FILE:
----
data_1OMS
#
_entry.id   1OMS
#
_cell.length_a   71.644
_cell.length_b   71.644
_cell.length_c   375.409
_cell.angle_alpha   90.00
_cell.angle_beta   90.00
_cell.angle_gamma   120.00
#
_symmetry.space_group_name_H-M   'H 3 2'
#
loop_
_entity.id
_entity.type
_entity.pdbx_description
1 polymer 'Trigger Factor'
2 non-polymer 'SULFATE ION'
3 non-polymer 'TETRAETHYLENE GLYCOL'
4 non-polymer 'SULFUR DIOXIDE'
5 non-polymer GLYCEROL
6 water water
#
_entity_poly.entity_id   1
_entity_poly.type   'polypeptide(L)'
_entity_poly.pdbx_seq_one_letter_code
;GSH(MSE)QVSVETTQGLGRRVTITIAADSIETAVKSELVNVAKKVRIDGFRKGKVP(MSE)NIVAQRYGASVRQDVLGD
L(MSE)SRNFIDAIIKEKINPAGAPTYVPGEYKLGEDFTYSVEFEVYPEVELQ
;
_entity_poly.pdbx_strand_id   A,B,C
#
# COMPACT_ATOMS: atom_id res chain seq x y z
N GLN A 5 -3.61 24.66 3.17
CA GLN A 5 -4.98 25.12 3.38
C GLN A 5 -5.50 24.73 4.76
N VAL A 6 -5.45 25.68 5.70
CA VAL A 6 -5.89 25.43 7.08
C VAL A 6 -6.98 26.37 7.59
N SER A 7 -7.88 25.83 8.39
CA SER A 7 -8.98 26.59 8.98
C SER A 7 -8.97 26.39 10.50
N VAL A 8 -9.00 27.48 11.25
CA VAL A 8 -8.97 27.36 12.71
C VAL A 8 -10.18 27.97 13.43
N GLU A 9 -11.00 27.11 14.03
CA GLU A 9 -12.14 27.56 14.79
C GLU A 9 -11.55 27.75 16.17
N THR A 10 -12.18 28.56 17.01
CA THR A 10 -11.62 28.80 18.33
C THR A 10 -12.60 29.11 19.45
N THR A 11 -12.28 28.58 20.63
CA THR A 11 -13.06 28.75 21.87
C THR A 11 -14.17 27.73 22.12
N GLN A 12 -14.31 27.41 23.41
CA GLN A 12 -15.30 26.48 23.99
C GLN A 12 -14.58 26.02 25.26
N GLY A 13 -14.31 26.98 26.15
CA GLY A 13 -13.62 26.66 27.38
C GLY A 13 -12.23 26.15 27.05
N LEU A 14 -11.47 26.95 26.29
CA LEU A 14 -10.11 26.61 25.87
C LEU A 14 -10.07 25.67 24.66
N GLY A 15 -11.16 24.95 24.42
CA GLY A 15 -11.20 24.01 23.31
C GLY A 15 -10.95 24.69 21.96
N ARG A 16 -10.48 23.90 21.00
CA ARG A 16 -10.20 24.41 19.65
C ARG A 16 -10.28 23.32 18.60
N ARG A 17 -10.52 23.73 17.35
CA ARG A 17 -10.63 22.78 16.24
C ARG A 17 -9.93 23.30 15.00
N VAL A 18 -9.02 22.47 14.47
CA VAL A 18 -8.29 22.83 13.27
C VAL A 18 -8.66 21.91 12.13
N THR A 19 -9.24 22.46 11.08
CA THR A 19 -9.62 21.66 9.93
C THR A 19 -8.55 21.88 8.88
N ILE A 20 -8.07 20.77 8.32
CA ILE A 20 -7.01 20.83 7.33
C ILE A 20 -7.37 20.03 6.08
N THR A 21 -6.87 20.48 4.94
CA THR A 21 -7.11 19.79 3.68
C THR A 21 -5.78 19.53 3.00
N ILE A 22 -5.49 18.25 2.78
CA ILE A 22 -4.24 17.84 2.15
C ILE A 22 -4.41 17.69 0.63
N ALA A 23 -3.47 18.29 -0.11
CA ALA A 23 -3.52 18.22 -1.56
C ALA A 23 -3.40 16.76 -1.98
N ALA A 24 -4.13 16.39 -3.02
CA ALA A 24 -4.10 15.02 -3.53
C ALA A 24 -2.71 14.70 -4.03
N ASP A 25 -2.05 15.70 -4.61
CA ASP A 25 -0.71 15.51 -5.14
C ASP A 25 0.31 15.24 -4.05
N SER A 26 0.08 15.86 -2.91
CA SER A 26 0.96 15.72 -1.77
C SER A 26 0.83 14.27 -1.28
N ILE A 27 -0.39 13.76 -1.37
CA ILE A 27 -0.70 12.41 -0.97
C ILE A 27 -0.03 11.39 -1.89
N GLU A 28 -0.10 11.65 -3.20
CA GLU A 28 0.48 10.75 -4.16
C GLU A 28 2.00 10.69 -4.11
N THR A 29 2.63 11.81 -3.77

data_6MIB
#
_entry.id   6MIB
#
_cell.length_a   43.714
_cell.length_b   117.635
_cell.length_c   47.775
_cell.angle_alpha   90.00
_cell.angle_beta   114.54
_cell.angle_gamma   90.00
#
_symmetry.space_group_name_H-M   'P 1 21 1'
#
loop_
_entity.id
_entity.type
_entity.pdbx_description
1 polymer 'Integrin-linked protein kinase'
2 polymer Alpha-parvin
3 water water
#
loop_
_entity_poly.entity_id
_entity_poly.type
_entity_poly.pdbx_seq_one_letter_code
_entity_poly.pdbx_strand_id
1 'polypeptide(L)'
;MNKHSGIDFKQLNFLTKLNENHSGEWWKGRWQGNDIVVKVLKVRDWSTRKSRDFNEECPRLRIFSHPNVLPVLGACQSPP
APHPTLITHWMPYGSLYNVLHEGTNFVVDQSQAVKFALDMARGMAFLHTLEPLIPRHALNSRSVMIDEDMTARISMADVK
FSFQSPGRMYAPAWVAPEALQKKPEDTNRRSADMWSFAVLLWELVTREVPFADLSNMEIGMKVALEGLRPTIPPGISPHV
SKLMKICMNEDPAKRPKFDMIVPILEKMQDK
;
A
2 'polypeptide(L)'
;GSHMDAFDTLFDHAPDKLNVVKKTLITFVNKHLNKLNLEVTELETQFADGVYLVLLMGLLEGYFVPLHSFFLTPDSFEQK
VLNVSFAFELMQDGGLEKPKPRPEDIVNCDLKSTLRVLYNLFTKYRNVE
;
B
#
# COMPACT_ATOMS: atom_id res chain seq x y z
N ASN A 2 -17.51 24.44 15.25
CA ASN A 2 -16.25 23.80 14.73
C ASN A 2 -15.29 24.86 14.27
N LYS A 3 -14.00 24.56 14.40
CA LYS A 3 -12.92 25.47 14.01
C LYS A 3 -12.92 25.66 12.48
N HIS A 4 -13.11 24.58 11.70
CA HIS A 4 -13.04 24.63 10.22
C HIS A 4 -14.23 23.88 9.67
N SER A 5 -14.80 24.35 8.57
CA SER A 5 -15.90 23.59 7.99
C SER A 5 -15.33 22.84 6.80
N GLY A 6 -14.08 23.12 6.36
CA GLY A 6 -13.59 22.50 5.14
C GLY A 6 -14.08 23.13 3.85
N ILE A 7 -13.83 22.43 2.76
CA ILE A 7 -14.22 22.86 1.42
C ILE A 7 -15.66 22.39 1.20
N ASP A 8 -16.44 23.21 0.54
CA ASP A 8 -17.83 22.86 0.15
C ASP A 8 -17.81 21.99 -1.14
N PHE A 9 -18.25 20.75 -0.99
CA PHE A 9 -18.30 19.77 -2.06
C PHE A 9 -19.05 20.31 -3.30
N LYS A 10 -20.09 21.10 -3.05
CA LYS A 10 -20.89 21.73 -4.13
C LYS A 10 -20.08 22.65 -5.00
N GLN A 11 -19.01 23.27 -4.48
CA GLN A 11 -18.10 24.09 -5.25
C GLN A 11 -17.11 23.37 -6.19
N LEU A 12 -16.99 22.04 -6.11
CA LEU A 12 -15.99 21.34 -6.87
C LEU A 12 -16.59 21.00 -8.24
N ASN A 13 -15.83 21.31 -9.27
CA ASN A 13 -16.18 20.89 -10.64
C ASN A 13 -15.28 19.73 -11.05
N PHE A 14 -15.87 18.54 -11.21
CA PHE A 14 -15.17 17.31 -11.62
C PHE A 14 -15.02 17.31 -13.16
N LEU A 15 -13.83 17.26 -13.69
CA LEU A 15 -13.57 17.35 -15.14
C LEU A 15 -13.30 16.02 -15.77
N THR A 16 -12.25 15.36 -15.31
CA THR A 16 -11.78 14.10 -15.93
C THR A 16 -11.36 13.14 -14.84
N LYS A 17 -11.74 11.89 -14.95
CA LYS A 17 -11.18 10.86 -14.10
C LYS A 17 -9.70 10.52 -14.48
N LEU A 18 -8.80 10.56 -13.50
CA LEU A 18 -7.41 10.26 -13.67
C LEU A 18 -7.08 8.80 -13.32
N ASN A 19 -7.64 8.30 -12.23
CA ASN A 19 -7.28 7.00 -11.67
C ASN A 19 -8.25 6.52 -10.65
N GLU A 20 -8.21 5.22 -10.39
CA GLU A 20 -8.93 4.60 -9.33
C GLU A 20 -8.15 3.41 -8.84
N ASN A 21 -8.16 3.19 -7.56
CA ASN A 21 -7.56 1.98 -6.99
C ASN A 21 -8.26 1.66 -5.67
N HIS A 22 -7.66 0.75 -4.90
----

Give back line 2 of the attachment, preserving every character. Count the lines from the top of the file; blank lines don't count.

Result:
#